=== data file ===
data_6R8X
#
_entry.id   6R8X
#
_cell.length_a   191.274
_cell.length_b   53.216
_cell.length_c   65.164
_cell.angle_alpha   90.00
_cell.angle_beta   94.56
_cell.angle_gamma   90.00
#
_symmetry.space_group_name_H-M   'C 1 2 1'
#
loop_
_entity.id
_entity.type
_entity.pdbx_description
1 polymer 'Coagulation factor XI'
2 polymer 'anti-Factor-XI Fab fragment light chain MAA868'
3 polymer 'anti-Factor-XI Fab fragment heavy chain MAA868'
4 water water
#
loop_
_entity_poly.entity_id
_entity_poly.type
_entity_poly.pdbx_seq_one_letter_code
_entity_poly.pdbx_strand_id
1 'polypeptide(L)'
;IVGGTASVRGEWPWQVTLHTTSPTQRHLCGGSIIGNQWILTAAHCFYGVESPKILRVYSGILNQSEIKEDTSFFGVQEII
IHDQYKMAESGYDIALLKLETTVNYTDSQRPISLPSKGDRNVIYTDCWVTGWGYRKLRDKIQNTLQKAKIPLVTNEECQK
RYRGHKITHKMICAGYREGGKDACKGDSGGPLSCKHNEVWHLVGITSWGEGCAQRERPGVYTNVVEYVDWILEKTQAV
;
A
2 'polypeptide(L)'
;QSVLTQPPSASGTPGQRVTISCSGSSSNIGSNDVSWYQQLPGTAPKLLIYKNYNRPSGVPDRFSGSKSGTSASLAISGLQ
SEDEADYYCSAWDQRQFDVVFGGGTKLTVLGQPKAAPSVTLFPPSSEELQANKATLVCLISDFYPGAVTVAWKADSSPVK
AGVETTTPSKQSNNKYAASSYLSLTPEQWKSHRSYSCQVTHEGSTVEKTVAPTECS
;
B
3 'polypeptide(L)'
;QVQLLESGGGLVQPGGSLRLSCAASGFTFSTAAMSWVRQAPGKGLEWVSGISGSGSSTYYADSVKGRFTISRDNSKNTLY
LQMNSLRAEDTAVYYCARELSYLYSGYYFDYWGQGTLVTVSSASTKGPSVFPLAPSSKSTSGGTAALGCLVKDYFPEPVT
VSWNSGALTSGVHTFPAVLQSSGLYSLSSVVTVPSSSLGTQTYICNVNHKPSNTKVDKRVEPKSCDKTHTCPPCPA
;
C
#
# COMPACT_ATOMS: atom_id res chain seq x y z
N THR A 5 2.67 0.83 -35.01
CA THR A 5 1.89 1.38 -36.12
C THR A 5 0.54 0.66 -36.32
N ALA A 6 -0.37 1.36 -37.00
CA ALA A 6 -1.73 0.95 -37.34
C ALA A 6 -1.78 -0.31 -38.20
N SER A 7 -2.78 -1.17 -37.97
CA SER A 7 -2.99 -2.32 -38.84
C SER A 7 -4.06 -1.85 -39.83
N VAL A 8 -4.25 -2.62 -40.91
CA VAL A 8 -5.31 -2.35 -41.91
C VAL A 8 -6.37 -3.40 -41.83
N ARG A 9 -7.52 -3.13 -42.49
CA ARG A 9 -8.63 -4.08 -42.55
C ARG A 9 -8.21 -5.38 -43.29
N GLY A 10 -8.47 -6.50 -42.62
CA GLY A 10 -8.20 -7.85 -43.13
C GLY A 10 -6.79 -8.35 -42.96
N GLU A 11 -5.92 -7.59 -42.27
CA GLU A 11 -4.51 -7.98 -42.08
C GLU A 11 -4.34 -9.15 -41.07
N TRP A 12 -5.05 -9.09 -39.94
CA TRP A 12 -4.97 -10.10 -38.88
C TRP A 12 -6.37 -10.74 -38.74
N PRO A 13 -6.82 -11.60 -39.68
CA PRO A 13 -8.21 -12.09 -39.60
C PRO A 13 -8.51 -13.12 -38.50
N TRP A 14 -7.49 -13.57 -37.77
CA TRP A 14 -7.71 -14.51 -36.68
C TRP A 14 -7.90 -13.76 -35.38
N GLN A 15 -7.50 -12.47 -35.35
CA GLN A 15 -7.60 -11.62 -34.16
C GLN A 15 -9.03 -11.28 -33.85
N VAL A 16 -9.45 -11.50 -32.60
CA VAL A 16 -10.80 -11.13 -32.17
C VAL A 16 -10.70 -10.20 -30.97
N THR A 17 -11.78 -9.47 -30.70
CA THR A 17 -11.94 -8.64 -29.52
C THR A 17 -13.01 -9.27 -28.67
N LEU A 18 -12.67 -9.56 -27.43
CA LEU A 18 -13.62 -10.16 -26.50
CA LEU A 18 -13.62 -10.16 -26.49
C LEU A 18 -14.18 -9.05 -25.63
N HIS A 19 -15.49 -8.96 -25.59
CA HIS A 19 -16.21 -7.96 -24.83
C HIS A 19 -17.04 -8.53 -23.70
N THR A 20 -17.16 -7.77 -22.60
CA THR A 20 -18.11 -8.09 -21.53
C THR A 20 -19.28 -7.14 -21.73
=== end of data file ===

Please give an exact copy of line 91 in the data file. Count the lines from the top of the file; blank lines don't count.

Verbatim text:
N HIS A 19 -15.49 -8.96 -25.59